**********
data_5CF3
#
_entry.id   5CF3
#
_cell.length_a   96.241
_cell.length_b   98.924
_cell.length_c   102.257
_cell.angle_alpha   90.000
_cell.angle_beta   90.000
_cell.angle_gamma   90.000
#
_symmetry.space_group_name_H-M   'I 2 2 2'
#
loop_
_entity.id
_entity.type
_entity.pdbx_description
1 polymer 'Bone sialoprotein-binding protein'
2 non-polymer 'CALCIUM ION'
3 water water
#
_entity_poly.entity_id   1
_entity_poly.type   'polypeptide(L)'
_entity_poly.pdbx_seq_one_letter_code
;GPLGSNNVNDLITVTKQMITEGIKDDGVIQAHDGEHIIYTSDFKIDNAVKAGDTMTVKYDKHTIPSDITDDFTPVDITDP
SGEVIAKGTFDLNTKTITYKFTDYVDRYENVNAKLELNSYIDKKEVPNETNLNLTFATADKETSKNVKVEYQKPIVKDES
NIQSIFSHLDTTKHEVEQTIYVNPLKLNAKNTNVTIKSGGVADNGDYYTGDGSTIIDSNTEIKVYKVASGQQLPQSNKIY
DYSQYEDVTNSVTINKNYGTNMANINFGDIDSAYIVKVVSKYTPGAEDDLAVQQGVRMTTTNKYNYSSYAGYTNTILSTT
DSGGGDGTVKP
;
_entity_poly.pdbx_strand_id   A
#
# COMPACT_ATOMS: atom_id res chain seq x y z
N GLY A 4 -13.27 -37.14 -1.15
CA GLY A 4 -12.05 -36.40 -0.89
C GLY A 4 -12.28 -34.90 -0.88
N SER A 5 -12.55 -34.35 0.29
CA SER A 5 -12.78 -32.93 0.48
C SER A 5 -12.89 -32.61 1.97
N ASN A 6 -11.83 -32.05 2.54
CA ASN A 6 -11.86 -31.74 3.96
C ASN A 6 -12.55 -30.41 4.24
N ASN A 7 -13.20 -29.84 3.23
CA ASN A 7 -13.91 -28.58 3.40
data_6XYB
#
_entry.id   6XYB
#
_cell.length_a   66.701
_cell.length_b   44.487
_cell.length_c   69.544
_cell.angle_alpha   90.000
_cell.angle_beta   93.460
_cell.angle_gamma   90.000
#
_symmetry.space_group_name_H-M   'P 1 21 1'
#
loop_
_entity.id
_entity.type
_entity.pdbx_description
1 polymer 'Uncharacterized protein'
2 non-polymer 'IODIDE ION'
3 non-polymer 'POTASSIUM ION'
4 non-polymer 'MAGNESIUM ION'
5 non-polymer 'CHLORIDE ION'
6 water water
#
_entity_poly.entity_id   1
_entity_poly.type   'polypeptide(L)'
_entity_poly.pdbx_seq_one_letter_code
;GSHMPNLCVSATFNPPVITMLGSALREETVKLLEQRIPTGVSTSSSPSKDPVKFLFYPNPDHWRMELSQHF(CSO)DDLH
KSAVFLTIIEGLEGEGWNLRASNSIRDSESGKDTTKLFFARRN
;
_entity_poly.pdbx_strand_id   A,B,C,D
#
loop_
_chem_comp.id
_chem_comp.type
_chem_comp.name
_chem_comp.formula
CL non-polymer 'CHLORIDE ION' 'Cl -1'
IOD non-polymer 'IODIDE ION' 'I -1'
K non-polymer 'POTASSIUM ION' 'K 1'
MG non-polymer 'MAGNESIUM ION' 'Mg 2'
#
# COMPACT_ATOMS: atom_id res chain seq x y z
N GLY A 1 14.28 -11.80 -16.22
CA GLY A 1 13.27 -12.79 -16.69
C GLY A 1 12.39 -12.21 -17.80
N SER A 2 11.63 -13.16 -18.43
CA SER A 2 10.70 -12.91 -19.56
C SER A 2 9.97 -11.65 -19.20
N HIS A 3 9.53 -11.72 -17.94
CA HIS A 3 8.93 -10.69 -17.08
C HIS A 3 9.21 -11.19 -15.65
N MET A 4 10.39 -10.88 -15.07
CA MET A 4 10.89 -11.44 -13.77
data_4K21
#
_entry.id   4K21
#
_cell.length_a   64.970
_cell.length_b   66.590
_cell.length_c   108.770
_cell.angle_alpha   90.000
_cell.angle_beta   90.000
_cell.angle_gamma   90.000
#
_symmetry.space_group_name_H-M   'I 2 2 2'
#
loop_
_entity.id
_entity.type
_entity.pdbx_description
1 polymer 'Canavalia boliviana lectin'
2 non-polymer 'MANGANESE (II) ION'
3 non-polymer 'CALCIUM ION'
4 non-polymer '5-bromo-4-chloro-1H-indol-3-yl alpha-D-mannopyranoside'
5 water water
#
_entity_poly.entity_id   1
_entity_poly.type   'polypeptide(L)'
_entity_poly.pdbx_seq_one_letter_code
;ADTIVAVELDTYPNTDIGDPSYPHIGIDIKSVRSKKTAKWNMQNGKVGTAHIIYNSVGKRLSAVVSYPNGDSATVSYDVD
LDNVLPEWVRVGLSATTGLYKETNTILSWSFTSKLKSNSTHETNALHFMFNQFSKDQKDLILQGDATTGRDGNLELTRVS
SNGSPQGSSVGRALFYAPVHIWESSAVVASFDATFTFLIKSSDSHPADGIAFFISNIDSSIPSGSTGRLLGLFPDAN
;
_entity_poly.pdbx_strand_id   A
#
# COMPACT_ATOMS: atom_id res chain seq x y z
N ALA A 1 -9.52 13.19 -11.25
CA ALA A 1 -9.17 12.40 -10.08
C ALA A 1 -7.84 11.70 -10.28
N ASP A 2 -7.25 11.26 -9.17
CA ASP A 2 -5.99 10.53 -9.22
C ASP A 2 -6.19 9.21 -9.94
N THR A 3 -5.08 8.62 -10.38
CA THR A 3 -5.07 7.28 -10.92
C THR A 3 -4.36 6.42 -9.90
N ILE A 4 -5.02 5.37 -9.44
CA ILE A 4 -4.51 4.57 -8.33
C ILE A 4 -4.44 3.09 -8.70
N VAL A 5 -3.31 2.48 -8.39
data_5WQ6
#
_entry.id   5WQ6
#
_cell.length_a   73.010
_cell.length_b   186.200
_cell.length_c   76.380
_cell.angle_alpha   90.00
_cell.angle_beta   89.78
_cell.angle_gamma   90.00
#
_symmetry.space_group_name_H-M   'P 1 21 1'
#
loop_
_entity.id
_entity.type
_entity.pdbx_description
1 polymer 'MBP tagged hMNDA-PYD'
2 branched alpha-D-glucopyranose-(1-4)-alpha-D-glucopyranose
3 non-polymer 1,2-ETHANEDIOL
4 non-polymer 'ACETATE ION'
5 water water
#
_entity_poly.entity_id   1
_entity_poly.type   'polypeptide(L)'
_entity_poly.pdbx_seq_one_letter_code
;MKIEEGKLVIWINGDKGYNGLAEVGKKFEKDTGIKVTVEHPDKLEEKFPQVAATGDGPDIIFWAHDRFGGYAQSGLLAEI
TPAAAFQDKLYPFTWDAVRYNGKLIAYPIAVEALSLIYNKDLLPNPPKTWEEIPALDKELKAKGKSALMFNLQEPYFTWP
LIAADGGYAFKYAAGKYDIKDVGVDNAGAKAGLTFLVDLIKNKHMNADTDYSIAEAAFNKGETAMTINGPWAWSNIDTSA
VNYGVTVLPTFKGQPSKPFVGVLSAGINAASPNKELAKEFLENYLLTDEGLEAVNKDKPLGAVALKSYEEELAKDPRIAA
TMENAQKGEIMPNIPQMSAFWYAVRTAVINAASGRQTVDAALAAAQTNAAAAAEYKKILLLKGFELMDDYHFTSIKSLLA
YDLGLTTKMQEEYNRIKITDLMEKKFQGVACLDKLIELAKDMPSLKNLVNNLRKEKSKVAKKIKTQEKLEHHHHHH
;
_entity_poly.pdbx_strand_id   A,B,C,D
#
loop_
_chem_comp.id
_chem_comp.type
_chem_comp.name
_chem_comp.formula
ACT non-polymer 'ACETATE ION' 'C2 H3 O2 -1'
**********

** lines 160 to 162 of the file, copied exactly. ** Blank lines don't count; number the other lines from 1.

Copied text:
_entity.type
_entity.pdbx_description
1 polymer 'MBP tagged hMNDA-PYD'